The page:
High & Low Expansion Fire Fighting Foam


Chemical formulations aside, a fire fighting foam is simply a stable mass of small, air-filled bubbles with a lower density than oil, gasoline, or water. The foam is made up of three (3) ingredients… water, a foam concentrate, and air. The water is mixed with the concentrate to form a foam solution. This solution is then mixed with air to produce foam which is very fluid and flows readily over liquid surfaces.

Fire fighting foam is generally used in the following applications:

  • Truck Loading Racks
  • Refineries
  • Pipeline Pumping Stations
  • Power Plants
  • Airports
  • Heliports
  • Marine Vessels
  • Manufacturing Plants
  • Large Spills
  • Storage Tanks
  • Chemical Plants
  • Offshore Platforms
  • Aircraft Hangers
  • Crash Rescue Vehicles
  • Mining Facilities
  • Marine Docks
  • Warehouses
  • Hazardous Material Spill Control

Ansul high expansion foam system discharge (aircraft hanger)


How do Foam Agents Work?

Fire fighting foam agents suppress fire by separating the liquid fueal from the air (oxygen). Depending upon the type of foam agent, this is done in several ways:

  • The foam blankets the fuel surface, smothering the fire.
  • The foam blanket separates the flames from the fuel surface.
  • The foam cools the fuel and adjacent heat and ignition sources.
  • The foam blanket suppresses the release of flammable vapors that can mix with air.

What Types of Foam Agents are Available?

Essentially there are six (6) general types of foam agents:

  • Aqueous Film-Forming Foams (AFFF) is based on combinations of fluorochemical surfactants, hydrocarbon surfactants, and solvents. These agents require a very low energy input to produce high quality foam. Consequently, they can be applied through a wide variety of foam delivery systems. This versatility makes AFFF agents an obvious choice of municipal fire departments, airports, refineries, manufacturing plants, and other operation involving the transportation, processing, and handling of flammable liquids and materials.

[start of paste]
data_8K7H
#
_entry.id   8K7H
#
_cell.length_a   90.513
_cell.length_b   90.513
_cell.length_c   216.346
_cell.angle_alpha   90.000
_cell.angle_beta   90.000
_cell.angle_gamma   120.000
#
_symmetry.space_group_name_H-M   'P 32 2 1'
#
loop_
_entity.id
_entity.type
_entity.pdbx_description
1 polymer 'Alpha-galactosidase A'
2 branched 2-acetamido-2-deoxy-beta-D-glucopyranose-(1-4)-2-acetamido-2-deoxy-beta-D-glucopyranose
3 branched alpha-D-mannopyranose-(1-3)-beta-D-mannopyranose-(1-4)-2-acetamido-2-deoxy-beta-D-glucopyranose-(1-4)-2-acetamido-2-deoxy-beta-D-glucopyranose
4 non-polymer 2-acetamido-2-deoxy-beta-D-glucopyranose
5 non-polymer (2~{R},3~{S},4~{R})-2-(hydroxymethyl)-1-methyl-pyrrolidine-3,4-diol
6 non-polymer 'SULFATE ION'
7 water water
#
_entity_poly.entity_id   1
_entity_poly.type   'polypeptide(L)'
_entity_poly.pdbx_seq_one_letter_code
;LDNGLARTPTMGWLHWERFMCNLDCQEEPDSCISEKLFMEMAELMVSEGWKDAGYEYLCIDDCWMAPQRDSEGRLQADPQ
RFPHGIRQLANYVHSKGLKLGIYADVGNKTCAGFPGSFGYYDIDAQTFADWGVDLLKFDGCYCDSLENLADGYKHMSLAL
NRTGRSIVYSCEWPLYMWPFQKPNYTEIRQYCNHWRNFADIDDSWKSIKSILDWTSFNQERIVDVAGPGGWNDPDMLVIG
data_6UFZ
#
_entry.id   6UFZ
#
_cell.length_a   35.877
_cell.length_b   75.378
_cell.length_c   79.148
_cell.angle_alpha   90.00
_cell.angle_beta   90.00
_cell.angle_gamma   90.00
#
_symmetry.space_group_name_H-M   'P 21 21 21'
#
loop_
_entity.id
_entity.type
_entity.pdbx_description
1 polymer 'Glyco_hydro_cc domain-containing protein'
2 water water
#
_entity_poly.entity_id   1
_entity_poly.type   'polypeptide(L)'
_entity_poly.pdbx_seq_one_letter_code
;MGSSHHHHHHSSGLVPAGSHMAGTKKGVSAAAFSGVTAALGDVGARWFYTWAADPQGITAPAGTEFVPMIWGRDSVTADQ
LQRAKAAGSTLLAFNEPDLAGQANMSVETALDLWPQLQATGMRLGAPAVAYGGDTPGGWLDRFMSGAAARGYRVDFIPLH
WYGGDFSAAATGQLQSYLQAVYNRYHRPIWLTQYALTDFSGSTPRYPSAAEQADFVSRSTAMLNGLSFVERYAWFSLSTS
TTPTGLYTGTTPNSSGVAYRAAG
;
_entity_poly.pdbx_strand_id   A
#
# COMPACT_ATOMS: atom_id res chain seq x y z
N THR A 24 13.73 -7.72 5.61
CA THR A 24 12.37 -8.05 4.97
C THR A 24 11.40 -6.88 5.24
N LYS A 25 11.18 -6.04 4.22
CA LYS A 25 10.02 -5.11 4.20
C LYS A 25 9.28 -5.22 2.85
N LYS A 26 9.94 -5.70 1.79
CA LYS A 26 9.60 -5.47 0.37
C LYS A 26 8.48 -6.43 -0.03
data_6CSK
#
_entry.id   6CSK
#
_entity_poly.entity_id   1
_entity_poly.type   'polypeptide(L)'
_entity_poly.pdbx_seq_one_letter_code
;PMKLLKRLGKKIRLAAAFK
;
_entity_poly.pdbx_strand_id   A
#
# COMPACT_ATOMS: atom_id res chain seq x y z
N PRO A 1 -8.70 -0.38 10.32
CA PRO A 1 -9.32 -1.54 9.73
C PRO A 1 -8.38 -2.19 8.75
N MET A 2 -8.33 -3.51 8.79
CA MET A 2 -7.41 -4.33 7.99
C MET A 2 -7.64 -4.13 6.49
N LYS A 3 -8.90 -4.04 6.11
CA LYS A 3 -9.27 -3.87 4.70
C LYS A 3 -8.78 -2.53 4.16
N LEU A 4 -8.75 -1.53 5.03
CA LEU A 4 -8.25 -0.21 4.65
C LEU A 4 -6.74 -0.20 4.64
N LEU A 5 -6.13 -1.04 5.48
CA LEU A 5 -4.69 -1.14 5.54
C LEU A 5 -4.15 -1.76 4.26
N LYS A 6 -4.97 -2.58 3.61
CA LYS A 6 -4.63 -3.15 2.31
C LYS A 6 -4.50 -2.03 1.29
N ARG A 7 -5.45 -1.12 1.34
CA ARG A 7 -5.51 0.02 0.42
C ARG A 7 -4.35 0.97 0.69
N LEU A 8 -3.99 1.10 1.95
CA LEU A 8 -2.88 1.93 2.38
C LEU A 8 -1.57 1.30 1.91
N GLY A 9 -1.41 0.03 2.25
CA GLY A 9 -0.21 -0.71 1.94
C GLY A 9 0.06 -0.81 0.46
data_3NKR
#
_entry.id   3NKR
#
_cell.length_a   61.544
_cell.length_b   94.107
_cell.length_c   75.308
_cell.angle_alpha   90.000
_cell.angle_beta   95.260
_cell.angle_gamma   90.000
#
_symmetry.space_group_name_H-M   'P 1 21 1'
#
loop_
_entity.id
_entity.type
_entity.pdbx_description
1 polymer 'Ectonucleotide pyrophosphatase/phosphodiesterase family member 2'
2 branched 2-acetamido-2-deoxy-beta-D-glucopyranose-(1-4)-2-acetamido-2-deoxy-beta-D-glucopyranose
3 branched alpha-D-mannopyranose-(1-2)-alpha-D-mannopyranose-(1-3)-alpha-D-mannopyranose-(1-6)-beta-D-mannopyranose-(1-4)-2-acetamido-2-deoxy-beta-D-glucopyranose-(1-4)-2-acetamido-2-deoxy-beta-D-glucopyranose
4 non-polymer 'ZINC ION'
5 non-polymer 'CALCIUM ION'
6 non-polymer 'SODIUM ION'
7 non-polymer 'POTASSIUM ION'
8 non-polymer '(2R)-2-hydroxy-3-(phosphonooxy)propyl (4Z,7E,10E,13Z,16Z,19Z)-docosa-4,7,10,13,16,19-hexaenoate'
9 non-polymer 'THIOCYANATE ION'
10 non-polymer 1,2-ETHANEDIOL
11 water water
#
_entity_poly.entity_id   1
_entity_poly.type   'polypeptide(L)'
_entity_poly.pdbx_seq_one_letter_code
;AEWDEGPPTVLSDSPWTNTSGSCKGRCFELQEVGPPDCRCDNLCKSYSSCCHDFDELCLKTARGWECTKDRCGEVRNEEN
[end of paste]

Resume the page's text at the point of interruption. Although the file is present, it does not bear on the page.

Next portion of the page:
• Alcohol-Resistant AFFF Concentrate is based on AFFF concentrates to which a polymer has been added to make them effective on fires involving polar solvents (methanol), as well as hydrocarbon-type fuels (gasoline). Thus, alcohol-resistant concentrates are the most versatile of the foam agents. The alcohol-resistant concentrate forms a polymeric membrane when used on polar solvent type fuels which prevents destruction of the foam blanket. When used on hydrocarbon fuels, the alcohol-resistant concentrate produces the same rugged aqueous film as a standard AFFF agent. The alcohol-resistant concentrate provides fast flame knockdown and good burn back resistance when used on both types of fuels.
  • Protein Foams are recommended for extinguishment of Class B fires involving hydrocarbons. Typically, these agents are used to protect flammable and combustible liquids where they are stored, transported, and processed. Protein foams are based on hydrolyzed protein, stabilizers, and preservatives. They produce highly stabilized mechanical foam with good expansion properties and good re-ignition (burn back) resistance characteristics.
  • Fluoroprotein Foam Concentrates are based on hydrolyzed protein, stabilizers, preservatives, and synthetic fluorocarbon surfactants. In applications involving hydrocarbon bulk storage and handling – such as refineries and petrochemical operations – these agents offer several advantages over protein foams. They provide better control and extinguishing ability, greater fluidity, and superior resistance to fuel contamination. Fluoroprotein foams are usually for hydrocarbon vapor suppression and extinguishment of fuel-in-depth fires and have been recognized as a very effective fire suppression agent for sub-surface application to hydrocarbon fuel storage tanks.